Selling the property avoids the risks associated with “un-foreclosable” liens, and could even mean profiting despite foreclosure and lien-satisfaction costs. We unfortunately find many lenders hesitant or unwilling to discuss a sale with an association owner, citing federal and Florida debt collection laws which prohibit discussion of payment with anyone other than the promissory note signor(s). Accordingly, mortgaged properties are commonly difficult for associations to sell, although some investors are willing to limit the purchase to whatever interest the association has in the property (i.e., accepting a quit claim deed rather than a full closing including certain warranties as to the “quality” of title).

Renting the property could also mean significant ongoing income to the association, if the cost of placing the property in rentable condition is not prohibitive. However, even if no foreclosure action has been filed, if the association rents property encumbered by a “superior” lien, it is recommended that counsel prepare the lease or an addendum thereto, whereby the tenants agree that any lienors’ foreclosure will not result in the association’s breach. The possibility of a shorter rental period (due to the completion of a superior lienholder’s foreclosure action) should also be considered by the association in budgeting for the year ahead.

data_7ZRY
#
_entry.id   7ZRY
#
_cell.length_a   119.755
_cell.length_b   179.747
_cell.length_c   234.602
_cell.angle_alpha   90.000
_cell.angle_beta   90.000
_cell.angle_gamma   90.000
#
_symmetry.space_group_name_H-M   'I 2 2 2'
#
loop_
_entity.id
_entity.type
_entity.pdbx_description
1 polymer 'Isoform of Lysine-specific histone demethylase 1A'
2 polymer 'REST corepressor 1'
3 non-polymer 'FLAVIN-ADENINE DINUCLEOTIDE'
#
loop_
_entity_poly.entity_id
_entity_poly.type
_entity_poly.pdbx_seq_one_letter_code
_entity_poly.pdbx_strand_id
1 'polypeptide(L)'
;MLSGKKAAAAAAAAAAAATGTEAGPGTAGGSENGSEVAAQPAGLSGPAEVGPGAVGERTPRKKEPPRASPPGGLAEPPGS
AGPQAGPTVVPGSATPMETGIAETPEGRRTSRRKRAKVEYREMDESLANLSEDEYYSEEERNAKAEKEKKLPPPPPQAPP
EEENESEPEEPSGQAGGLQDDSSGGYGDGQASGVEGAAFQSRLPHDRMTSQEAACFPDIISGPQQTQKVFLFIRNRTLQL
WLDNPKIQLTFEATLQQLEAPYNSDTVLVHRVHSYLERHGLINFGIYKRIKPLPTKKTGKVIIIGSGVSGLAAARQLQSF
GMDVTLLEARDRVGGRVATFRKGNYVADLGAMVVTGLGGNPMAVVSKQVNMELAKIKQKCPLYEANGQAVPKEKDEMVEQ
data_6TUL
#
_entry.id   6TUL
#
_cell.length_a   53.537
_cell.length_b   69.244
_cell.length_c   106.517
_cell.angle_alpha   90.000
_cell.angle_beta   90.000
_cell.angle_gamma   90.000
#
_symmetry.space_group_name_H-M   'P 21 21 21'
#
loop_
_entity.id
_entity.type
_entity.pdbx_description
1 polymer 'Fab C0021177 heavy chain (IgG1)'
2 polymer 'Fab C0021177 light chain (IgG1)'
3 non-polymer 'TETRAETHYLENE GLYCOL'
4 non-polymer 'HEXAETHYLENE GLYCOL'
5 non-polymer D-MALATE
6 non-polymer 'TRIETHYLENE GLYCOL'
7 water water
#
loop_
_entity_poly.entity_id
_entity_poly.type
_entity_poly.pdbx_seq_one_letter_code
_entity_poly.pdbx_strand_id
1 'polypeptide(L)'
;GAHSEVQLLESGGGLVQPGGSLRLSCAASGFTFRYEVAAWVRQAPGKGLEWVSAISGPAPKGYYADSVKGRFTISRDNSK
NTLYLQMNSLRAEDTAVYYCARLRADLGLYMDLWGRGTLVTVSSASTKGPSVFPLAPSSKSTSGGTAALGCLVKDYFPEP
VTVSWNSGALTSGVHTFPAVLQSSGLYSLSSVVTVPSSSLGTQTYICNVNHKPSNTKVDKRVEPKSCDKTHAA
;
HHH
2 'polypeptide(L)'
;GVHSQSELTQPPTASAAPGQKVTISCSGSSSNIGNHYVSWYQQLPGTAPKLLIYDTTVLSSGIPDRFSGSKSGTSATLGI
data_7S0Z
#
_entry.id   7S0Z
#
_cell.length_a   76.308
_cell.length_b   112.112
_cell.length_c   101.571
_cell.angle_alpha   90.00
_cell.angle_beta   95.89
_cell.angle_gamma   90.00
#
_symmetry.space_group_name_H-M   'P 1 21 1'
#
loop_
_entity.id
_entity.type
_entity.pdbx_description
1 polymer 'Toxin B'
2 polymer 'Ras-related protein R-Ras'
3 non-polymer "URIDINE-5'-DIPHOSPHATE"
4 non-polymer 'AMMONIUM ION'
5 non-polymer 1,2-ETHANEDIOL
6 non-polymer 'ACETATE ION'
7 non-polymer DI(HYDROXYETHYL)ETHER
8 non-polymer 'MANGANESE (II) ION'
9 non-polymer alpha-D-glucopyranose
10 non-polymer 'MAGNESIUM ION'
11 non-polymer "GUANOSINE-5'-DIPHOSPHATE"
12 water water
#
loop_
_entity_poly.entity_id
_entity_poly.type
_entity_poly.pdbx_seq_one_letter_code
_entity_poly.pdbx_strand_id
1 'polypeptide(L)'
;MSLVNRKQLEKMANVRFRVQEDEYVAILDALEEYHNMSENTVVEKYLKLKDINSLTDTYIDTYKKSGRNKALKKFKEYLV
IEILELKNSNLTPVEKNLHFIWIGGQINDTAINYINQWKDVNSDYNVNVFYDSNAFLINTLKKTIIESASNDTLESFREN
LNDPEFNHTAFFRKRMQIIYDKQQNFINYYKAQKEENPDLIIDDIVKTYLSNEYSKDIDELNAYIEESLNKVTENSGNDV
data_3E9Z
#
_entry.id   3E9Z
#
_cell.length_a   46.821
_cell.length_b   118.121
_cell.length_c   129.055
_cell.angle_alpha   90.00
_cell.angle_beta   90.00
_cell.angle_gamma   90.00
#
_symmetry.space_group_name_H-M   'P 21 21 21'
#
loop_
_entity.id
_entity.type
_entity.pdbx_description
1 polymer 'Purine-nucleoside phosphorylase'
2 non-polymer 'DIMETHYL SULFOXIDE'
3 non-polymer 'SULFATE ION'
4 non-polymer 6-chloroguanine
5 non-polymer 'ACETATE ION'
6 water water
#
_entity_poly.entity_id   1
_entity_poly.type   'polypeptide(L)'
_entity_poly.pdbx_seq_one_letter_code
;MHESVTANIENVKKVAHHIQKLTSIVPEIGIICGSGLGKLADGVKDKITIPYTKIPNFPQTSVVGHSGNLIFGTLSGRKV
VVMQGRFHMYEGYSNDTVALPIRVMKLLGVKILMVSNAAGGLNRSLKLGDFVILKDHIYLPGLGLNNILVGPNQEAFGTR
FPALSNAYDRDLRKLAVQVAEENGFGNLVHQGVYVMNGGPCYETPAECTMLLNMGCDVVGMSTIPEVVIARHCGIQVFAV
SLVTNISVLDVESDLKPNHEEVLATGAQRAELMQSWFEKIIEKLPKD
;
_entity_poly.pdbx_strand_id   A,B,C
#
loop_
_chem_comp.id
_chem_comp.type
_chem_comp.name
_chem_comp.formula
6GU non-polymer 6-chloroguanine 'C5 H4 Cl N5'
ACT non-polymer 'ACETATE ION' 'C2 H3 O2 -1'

Any purchaser at a foreclosure sale other than the association becomes obligated for payment of any post-transfer assessments, just as in any other transfer of ownership. The pre-title amounts due, however, depend upon who purchased the property.

When a third party purchases property at the association’s foreclosure sale, the full judgment amount is disbursed to the association by the Clerk of Court. Payment being the goal of the foreclosure action, the Clerk’s disbursement concludes all collection other than seeking post-judgment assessments, the purchaser’s obligation for which may (or may not) be limited by the association’s governing documents.